Chr. Hansen has initiated a CSR (corporate social responsibility) project to explore how camel cheese may make a difference in rural Kenya and Somalia.
Thousands of camel owners in arid regions of Northern Africa, where two thirds of the world’s camels live, could benefit from products that can help them increase the use-value of their humpback livestock.
Chr. Hansen and the Kenyan company Oleleshwa Enterprises have initiated the project aiming to improve the living conditions of small-scale camel owners. The project focuses on the development of basic knowledge about camel cheese production, to enable camel owners in rural Kenya and Somalia to produce camel cheese for both sales and own consumption.
The collaboration has three main deliverables:
Develop the world’s first rural and industrial camel cheese recipes to be given away pro bono to the camel community in Africa and the Middle East;
Conduct a consumer preference survey evaluating the cheeses to ensure that the project will develop tasty, marketable products;
Develop pedagogical production manuals for the two cheese products.
According to Chr. Hansen, camel milk is low in fat, high in calcium, a rich source of protein and a potent source for delicious and durable cheese, and cheese is a means to preserve the nutritious milk. The “secret ingredient” that will enable the camel owners to effectively turn their camel milk into delicious and shelf stable cheese, says the company, is a patented enzyme solution from Chr. Hansen called FAR-M.
“Due to the different composition of camel milk compared to cow milk, use of traditional cheese coagulants results in weak curd formation or complete absence of clotting when producing camel cheese,” said product manager Rolando Saltini, manager of the project at Chr. Hansen. “As a result, previous attempts to produce viable camel cheese have failed. Using FAR-M, our camel chymosin produced by fermentation, camel owners will be able to produce tasty camel cheese with good curd firmness and superior yield compared to that of cheese made with bovine chymosin.”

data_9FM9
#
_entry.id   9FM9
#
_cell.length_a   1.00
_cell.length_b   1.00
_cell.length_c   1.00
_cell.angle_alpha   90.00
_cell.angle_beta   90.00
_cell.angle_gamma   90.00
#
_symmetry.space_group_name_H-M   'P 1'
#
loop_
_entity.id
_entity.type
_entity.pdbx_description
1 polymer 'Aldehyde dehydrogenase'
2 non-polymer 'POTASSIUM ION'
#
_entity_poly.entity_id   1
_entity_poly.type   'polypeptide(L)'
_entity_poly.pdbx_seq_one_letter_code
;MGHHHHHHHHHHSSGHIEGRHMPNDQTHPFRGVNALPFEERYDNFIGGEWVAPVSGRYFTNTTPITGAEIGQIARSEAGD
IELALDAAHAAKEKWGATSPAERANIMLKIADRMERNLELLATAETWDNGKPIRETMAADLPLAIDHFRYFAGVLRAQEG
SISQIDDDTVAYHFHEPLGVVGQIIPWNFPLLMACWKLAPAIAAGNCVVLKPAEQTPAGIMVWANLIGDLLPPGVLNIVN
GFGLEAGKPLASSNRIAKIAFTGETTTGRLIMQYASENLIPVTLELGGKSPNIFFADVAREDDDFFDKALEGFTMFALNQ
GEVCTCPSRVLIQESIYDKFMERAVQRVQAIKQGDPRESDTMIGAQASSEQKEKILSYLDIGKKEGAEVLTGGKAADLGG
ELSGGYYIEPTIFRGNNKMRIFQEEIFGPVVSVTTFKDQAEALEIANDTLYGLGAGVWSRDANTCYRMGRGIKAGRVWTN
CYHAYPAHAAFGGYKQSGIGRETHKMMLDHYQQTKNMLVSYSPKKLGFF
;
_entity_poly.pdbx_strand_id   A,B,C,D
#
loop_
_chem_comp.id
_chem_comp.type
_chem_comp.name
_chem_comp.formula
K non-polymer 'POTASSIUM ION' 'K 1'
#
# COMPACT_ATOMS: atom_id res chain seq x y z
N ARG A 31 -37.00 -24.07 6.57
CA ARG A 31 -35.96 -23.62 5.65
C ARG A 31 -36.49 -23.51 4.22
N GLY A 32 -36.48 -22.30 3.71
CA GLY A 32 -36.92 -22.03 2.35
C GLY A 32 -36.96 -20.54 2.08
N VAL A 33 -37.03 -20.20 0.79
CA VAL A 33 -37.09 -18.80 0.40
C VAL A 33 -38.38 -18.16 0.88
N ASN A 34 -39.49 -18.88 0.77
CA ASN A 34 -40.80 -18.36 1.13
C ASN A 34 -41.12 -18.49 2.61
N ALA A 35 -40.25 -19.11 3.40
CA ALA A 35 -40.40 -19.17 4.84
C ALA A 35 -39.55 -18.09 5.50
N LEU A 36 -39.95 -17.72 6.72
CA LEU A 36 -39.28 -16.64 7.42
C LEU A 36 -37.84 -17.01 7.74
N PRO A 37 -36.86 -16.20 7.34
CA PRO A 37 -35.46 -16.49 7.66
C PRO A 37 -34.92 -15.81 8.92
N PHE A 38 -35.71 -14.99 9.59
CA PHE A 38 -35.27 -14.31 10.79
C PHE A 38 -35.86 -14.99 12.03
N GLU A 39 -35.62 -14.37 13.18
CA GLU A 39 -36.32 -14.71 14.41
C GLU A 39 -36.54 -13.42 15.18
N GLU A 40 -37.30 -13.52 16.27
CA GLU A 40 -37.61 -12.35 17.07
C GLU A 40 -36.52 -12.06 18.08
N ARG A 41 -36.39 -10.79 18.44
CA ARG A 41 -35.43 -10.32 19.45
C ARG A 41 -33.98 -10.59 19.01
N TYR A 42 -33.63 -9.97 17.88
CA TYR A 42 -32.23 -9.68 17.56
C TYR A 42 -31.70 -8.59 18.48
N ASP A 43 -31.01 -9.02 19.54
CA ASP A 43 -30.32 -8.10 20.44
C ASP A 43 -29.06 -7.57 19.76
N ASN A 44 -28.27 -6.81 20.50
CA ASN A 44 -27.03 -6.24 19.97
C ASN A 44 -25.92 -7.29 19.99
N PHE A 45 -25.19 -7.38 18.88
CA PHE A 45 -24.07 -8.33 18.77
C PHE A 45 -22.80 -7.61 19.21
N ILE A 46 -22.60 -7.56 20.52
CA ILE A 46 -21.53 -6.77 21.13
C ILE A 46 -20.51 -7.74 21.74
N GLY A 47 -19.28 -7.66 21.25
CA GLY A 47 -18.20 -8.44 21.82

“When we were given trial samples with the newly developed FAR-M camel milk rennet, not only did the cheese taste better and had a better consistency, the actual cheese making process was also easier to manage,” said Anne Bruntse, director of Oleleshwa Enterprises. “My staff and I look forward to taking part in this new initiative and hopefully come up with exciting new products for the benefit of camel owners in the Arid African and Middle East countries.”
“If successful, this project could potentially improve the livelihood of thousands of rural inhabitants in Northern and Eastern Africa,” said Henriette Oellgaard, CSR manager, Chr. Hansen. “Moreover, the project will help Chr. Hansen establish more knowledge about industrial production of camel cheese and, possibly, pave the way for future commercialization of FAR-M in Africa, the Middle East and Asia.”